Summer is a time for discovery, and today I discovered that the statistical probability of a miracle is higher than you think.
In the 20th century, there was a Cambridge University mathematician named John Littlewood (1885-1977) who had the grand idea of calculating how likely it was to witness a miracle—a statistical anomaly occurring at random in any given time. He suggested that, if a “miracle” is defined as an unlikely event with a probability of 1 in 1,000,000, and if you are cognizant of the world around you 8 hours a day 7 days a week, and things occur around you at a rate of 1 per second, then you would observe about 30,000 things every day, which means roughly a million things a month. So on average, you should witness one miracle every month (or, to be more accurate, every 33.3 days).
He argues that events viewed as miraculous are actually commonplace if considered in the context of how much occurs in a person’s life. And of course, these calculations are based on the assumption that we’re awake and observing things around us for only 8 hours a day. On average, I feel like many of us are observant, at least partially, for more than 10 hours a day, which increases our probability of witnessing a miracle.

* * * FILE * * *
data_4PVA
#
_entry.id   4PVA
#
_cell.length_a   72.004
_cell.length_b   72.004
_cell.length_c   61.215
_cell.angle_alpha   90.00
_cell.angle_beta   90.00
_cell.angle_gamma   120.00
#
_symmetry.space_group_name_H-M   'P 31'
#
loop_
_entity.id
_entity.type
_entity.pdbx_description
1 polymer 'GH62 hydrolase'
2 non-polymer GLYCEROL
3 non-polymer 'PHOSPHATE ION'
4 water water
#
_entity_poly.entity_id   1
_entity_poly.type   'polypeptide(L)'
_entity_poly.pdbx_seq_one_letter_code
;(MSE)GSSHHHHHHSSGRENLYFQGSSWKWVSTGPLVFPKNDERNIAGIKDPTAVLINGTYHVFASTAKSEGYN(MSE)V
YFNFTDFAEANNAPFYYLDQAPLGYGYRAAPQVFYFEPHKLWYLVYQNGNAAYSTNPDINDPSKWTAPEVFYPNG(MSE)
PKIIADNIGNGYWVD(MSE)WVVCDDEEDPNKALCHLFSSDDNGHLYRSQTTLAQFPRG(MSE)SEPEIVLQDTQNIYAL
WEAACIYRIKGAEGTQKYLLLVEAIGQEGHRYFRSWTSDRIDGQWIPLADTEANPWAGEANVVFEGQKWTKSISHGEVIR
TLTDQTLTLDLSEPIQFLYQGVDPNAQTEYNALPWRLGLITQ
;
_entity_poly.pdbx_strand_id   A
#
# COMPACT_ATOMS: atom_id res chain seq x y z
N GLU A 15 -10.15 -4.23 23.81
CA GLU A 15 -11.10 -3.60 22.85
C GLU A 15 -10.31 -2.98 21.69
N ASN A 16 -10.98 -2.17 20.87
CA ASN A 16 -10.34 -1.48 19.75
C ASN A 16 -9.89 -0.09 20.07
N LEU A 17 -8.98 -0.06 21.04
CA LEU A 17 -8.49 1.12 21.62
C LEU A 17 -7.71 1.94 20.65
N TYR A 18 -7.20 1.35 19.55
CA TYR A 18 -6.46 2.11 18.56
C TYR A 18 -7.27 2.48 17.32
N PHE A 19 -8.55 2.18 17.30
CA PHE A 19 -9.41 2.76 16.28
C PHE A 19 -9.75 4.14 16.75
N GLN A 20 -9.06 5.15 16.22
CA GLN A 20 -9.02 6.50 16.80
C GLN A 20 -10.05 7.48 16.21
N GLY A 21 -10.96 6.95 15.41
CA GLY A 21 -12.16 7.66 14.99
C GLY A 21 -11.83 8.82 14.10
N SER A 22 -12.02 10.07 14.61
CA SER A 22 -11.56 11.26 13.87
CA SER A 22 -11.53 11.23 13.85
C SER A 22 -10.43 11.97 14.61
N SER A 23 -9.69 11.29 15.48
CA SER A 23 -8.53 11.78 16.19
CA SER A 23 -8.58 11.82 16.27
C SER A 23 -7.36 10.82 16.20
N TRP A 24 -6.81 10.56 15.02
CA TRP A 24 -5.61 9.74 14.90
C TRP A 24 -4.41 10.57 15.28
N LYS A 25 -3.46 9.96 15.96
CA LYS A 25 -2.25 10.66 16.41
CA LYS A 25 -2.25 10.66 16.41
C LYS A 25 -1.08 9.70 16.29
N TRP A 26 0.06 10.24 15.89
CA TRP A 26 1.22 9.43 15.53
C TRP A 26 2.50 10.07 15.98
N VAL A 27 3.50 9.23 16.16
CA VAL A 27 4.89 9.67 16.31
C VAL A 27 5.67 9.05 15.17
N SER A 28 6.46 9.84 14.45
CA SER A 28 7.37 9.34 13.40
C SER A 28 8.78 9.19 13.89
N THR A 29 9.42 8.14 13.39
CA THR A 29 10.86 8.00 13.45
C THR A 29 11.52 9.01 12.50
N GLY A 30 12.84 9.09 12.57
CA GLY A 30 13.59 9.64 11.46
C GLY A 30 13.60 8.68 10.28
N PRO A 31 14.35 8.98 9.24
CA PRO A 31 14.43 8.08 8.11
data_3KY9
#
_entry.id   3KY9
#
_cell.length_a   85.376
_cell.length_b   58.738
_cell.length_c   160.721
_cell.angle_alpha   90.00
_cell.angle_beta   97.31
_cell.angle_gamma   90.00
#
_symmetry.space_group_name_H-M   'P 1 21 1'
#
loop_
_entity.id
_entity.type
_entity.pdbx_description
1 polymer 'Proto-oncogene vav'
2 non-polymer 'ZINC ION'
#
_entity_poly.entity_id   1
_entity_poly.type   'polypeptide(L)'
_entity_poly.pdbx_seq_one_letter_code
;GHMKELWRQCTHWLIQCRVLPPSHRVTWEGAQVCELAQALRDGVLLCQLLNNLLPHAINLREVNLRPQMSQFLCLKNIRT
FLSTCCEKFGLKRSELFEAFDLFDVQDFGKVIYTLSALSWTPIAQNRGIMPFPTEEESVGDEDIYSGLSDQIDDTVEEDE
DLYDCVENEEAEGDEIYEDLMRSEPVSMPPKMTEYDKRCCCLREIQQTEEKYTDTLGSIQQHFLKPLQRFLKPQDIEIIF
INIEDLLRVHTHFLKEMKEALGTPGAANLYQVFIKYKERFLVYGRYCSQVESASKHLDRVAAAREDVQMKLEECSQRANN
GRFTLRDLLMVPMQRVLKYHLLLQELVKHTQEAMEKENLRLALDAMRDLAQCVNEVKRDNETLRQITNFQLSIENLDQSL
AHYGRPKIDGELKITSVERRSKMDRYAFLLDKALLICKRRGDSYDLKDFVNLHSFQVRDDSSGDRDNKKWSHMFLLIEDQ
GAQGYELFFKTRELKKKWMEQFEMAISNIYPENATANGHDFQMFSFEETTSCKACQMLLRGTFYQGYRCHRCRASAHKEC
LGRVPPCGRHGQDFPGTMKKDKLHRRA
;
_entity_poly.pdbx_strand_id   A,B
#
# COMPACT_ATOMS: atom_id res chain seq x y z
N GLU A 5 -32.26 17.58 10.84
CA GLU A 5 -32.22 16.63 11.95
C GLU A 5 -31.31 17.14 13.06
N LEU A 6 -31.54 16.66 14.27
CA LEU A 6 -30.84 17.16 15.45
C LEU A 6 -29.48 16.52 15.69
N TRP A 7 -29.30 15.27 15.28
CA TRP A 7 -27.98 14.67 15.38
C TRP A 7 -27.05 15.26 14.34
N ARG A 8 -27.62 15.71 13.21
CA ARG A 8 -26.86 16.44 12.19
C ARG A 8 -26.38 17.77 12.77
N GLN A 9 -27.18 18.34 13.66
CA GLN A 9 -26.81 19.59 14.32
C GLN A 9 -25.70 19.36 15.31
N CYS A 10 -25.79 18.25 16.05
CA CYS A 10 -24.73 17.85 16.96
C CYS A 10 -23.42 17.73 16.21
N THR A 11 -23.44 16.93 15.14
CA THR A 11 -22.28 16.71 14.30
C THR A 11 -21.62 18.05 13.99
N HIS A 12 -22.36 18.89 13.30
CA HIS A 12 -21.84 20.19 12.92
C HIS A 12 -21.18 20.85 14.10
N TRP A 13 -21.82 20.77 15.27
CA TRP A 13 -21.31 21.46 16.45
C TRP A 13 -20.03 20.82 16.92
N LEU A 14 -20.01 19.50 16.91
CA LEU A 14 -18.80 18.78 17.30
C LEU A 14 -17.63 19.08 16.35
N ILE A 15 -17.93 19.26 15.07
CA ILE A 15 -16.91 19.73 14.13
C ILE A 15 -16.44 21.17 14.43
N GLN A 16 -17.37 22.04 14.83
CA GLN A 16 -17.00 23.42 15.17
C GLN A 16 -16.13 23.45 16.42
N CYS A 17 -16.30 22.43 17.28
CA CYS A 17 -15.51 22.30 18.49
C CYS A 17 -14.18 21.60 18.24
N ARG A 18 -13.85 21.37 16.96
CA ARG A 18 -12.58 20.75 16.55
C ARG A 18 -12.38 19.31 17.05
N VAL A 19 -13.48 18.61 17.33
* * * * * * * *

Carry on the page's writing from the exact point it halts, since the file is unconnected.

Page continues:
However, this law leaves a lot of room for interpretation and can be rather ambiguous. Mathematically, it depends on how one defines the likeliness of a miracle—one in one thousand? One million? A billion? And by changing these arbitrary factors, one changes the frequency.
But that’s beside the point.
Basically, if a miracle is just any type of improbable occurrence, then they actually happen more frequently than expected. Which is uplifting in a way, because it means that, statistically-speaking, you could witness a miraculous event every month.
I like math, and I like numbers (they can be oddly soothing). But I especially like it when math and numbers make the miraculous seem more predictable. Some might think that it takes the magic out of the magical, but I believe it makes the ordinary more extraordinary.
What do you all think? Is there truth to Littlewood’s Law? And how does it make you feel about miracles?
© 2017 Obliquity of the Ecliptic